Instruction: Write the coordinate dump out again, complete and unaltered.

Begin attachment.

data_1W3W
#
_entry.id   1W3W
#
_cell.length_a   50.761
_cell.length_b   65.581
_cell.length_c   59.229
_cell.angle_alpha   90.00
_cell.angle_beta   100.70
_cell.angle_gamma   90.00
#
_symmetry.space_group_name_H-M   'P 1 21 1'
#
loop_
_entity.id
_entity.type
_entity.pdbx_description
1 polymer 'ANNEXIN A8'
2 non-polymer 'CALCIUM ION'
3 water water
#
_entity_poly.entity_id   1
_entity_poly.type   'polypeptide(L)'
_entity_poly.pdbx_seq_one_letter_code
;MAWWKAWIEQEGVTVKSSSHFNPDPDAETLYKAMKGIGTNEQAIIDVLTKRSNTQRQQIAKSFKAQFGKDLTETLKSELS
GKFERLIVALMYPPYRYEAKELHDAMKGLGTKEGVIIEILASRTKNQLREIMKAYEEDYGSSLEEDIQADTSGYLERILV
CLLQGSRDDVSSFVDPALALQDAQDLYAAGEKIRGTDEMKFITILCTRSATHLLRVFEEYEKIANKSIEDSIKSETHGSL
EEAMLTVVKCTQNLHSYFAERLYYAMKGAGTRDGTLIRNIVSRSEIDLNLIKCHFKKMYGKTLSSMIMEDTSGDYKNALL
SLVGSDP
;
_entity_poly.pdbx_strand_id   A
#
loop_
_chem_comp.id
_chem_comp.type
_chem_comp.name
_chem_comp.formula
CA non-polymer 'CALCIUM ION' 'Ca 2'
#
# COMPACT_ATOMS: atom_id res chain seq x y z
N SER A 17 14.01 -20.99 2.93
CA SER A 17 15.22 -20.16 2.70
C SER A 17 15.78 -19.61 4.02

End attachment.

data_1W3W
#
_entry.id   1W3W
#
_cell.length_a   50.761
_cell.length_b   65.581
_cell.length_c   59.229
_cell.angle_alpha   90.00
_cell.angle_beta   100.70
_cell.angle_gamma   90.00
#
_symmetry.space_group_name_H-M   'P 1 21 1'
#
loop_
_entity.id
_entity.type
_entity.pdbx_description
1 polymer 'ANNEXIN A8'
2 non-polymer 'CALCIUM ION'
3 water water
#
_entity_poly.entity_id   1
_entity_poly.type   'polypeptide(L)'
_entity_poly.pdbx_seq_one_letter_code
;MAWWKAWIEQEGVTVKSSSHFNPDPDAETLYKAMKGIGTNEQAIIDVLTKRSNTQRQQIAKSFKAQFGKDLTETLKSELS
GKFERLIVALMYPPYRYEAKELHDAMKGLGTKEGVIIEILASRTKNQLREIMKAYEEDYGSSLEEDIQADTSGYLERILV
CLLQGSRDDVSSFVDPALALQDAQDLYAAGEKIRGTDEMKFITILCTRSATHLLRVFEEYEKIANKSIEDSIKSETHGSL
EEAMLTVVKCTQNLHSYFAERLYYAMKGAGTRDGTLIRNIVSRSEIDLNLIKCHFKKMYGKTLSSMIMEDTSGDYKNALL
SLVGSDP
;
_entity_poly.pdbx_strand_id   A
#
loop_
_chem_comp.id
_chem_comp.type
_chem_comp.name
_chem_comp.formula
CA non-polymer 'CALCIUM ION' 'Ca 2'
#
# COMPACT_ATOMS: atom_id res chain seq x y z
N SER A 17 14.01 -20.99 2.93
CA SER A 17 15.22 -20.16 2.70
C SER A 17 15.78 -19.61 4.02